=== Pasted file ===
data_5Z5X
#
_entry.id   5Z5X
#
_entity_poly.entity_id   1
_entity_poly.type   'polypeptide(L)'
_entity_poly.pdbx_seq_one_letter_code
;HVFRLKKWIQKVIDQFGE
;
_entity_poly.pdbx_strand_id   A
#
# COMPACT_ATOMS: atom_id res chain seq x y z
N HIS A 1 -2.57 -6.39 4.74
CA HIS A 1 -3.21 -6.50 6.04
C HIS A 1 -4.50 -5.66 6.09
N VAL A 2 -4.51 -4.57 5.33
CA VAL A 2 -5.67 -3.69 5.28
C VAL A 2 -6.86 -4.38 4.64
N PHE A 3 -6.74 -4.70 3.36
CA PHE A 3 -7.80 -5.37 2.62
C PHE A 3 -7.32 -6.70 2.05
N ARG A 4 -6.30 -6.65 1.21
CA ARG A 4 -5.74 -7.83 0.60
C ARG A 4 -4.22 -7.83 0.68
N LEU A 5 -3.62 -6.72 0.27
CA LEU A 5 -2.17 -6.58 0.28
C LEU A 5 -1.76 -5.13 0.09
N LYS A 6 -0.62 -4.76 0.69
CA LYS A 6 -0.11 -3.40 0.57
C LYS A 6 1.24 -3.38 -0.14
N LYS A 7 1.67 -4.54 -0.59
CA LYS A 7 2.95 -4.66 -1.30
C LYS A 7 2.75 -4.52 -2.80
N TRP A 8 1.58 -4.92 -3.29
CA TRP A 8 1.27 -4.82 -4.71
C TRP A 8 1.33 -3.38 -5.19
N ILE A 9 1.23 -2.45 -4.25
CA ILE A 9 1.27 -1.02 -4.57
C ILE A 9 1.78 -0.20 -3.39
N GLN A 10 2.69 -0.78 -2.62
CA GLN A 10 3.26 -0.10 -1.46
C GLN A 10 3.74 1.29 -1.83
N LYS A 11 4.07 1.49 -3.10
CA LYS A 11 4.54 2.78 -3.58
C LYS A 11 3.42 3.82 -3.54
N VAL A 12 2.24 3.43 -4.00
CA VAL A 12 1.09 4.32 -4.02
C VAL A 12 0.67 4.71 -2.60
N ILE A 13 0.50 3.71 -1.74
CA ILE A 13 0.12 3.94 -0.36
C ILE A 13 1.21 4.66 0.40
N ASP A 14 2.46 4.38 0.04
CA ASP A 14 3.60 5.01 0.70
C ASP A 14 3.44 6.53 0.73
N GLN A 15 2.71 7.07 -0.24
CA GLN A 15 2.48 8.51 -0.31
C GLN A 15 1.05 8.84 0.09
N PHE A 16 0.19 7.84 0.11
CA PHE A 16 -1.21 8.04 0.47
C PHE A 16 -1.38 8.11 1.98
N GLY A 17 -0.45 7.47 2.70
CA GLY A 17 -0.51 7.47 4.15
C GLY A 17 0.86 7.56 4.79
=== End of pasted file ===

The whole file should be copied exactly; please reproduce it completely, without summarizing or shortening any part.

data_5Z5X
#
_entry.id   5Z5X
#
_entity_poly.entity_id   1
_entity_poly.type   'polypeptide(L)'
_entity_poly.pdbx_seq_one_letter_code
;HVFRLKKWIQKVIDQFGE
;
_entity_poly.pdbx_strand_id   A
#
# COMPACT_ATOMS: atom_id res chain seq x y z
N HIS A 1 -2.57 -6.39 4.74
CA HIS A 1 -3.21 -6.50 6.04
C HIS A 1 -4.50 -5.66 6.09
N VAL A 2 -4.51 -4.57 5.33
CA VAL A 2 -5.67 -3.69 5.28
C VAL A 2 -6.86 -4.38 4.64
N PHE A 3 -6.74 -4.70 3.36
CA PHE A 3 -7.80 -5.37 2.62
C PHE A 3 -7.32 -6.70 2.05
N ARG A 4 -6.30 -6.65 1.21
CA ARG A 4 -5.74 -7.83 0.60
C ARG A 4 -4.22 -7.83 0.68
N LEU A 5 -3.62 -6.72 0.27
CA LEU A 5 -2.17 -6.58 0.28
C LEU A 5 -1.76 -5.13 0.09
N LYS A 6 -0.62 -4.76 0.69
CA LYS A 6 -0.11 -3.40 0.57
C LYS A 6 1.24 -3.38 -0.14
N LYS A 7 1.67 -4.54 -0.59
CA LYS A 7 2.95 -4.66 -1.30
C LYS A 7 2.75 -4.52 -2.80
N TRP A 8 1.58 -4.92 -3.29
CA TRP A 8 1.27 -4.82 -4.71
C TRP A 8 1.33 -3.38 -5.19
N ILE A 9 1.23 -2.45 -4.25
CA ILE A 9 1.27 -1.02 -4.57
C ILE A 9 1.78 -0.20 -3.39
N GLN A 10 2.69 -0.78 -2.62
CA GLN A 10 3.26 -0.10 -1.46
C GLN A 10 3.74 1.29 -1.83
N LYS A 11 4.07 1.49 -3.10
CA LYS A 11 4.54 2.78 -3.58
C LYS A 11 3.42 3.82 -3.54
N VAL A 12 2.24 3.43 -4.00
CA VAL A 12 1.09 4.32 -4.02
C VAL A 12 0.67 4.71 -2.60
N ILE A 13 0.50 3.71 -1.74
CA ILE A 13 0.12 3.94 -0.36
C ILE A 13 1.21 4.66 0.40
N ASP A 14 2.46 4.38 0.04
CA ASP A 14 3.60 5.01 0.70
C ASP A 14 3.44 6.53 0.73
N GLN A 15 2.71 7.07 -0.24
CA GLN A 15 2.48 8.51 -0.31
C GLN A 15 1.05 8.84 0.09
N PHE A 16 0.19 7.84 0.11
CA PHE A 16 -1.21 8.04 0.47
C PHE A 16 -1.38 8.11 1.98
N GLY A 17 -0.45 7.47 2.70
CA GLY A 17 -0.51 7.47 4.15
C GLY A 17 0.86 7.56 4.79